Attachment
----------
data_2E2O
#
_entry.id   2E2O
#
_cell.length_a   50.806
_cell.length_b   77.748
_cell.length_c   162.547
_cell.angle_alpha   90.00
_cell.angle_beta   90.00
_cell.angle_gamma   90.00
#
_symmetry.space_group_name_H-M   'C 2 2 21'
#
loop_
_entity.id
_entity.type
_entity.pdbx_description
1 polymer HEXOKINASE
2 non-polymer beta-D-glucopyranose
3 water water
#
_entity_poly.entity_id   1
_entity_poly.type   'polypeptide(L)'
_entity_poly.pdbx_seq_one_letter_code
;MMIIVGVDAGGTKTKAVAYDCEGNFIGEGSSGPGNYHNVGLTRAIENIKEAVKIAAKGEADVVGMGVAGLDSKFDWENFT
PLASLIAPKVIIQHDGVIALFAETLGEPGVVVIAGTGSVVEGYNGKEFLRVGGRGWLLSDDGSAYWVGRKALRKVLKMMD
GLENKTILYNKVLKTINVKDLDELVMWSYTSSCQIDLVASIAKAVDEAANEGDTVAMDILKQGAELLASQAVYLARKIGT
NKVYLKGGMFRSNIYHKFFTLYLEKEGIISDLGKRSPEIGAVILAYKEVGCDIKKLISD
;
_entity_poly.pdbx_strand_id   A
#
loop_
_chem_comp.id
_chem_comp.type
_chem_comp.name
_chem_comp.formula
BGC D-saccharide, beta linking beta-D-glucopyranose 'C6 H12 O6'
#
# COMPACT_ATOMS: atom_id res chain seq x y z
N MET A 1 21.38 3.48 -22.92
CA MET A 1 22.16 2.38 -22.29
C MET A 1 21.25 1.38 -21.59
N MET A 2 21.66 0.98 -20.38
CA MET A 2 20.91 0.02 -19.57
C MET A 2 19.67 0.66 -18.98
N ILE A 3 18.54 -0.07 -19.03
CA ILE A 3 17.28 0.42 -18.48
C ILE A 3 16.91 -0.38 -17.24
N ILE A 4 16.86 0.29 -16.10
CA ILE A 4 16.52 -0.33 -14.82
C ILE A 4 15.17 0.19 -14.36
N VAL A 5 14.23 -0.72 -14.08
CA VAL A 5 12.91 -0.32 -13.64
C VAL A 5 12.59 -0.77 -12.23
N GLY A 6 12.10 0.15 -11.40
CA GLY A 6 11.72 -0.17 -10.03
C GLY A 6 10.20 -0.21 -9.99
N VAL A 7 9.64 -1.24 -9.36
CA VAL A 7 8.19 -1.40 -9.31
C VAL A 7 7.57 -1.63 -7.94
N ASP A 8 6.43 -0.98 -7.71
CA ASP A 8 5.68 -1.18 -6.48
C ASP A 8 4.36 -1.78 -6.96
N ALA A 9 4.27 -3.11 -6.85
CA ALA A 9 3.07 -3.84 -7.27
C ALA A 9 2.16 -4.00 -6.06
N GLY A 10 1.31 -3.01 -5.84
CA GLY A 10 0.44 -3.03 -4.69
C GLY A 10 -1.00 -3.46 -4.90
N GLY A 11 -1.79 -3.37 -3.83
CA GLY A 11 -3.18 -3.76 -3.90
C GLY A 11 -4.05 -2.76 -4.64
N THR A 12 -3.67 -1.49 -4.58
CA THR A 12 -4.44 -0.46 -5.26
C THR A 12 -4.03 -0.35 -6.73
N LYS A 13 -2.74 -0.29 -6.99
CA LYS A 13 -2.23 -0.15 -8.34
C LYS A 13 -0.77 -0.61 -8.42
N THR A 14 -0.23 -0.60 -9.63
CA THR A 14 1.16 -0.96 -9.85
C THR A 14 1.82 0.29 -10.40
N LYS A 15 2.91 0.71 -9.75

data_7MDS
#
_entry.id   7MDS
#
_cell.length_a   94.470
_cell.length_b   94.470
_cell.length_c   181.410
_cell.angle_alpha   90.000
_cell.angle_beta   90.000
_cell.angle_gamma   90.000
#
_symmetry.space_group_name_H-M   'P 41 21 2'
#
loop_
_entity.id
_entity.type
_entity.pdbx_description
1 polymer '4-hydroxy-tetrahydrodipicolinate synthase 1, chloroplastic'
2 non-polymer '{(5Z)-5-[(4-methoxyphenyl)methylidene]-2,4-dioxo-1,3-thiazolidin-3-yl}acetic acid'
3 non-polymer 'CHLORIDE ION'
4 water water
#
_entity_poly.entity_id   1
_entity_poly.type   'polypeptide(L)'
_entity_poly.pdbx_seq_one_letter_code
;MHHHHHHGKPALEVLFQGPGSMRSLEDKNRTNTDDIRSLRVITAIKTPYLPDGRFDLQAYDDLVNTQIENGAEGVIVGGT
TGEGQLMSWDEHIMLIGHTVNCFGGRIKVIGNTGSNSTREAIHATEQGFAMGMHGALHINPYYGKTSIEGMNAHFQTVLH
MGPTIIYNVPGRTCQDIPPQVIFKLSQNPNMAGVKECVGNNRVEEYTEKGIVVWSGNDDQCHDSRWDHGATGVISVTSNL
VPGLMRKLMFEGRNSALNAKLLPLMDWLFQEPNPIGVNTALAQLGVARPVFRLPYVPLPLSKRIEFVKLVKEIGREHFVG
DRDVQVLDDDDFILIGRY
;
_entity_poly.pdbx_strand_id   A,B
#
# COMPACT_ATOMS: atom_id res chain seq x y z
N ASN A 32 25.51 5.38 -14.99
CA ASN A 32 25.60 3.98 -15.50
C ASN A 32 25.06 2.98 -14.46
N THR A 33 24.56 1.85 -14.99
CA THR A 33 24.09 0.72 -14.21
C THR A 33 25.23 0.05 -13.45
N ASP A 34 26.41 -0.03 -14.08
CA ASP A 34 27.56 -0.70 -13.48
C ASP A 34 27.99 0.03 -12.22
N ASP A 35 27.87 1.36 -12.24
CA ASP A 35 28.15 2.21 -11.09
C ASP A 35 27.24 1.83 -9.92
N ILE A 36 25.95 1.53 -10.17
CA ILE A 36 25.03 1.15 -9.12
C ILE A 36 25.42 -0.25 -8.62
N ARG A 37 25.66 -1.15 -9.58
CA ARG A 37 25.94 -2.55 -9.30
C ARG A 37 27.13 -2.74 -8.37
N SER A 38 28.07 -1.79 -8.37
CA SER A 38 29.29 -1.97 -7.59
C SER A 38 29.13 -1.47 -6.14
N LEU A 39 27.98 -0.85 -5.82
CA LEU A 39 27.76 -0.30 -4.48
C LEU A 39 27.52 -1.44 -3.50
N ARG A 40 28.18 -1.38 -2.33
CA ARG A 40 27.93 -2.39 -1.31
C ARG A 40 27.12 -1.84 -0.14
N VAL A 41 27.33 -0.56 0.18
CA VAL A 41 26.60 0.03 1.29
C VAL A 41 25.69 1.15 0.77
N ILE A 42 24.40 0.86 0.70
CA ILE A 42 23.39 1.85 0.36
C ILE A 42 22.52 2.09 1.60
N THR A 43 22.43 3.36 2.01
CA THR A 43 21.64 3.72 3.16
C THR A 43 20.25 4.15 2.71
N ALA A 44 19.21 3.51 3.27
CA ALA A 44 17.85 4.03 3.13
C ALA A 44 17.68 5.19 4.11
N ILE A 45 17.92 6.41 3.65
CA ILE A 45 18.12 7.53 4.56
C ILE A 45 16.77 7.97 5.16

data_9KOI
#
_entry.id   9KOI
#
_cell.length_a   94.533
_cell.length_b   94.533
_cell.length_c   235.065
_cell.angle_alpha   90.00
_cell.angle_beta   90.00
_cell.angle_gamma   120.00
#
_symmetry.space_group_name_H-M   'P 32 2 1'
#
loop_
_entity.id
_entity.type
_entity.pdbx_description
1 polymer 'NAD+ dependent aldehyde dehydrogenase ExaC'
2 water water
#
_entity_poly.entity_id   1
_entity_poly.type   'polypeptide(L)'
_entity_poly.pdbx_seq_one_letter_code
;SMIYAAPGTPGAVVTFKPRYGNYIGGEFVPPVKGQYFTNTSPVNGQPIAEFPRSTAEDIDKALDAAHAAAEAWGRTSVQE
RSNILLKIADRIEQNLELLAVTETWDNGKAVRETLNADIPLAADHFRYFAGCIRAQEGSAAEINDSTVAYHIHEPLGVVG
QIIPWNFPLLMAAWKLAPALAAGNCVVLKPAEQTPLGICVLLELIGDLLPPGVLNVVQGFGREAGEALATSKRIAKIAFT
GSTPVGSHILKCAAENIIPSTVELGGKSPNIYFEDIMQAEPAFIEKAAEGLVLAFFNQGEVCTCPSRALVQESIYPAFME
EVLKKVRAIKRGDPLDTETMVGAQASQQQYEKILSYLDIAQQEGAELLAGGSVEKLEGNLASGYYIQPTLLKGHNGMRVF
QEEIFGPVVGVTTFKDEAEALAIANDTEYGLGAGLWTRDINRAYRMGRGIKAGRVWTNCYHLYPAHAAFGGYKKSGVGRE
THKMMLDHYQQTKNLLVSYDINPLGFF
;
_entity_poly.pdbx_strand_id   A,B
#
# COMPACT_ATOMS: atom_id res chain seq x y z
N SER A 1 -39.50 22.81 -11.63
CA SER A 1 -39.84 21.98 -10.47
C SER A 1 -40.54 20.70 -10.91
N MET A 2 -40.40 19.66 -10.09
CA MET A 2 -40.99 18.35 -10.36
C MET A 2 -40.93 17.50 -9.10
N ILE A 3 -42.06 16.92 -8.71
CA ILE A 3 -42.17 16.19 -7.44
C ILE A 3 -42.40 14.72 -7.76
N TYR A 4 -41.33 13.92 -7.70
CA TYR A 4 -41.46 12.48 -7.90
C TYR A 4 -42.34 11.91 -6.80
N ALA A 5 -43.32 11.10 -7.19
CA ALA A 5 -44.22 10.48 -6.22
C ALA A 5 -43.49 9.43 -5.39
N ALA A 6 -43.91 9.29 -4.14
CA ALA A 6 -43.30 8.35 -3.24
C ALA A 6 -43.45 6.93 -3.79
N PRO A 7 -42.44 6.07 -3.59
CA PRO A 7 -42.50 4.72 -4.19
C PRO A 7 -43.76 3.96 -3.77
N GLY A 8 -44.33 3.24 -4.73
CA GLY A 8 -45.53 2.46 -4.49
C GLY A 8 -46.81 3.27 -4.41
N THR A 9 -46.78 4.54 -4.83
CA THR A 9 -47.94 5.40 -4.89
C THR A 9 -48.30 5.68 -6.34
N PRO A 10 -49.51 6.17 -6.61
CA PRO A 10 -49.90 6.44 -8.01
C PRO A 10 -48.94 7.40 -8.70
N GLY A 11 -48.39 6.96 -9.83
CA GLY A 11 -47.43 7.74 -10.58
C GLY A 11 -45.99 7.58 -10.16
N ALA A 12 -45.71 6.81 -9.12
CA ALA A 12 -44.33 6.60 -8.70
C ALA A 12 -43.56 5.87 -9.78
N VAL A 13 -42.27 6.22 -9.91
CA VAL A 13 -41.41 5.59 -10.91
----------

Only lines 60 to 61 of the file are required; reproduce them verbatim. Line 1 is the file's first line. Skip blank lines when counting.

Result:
C VAL A 7 7.57 -1.63 -7.94
N ASP A 8 6.43 -0.98 -7.71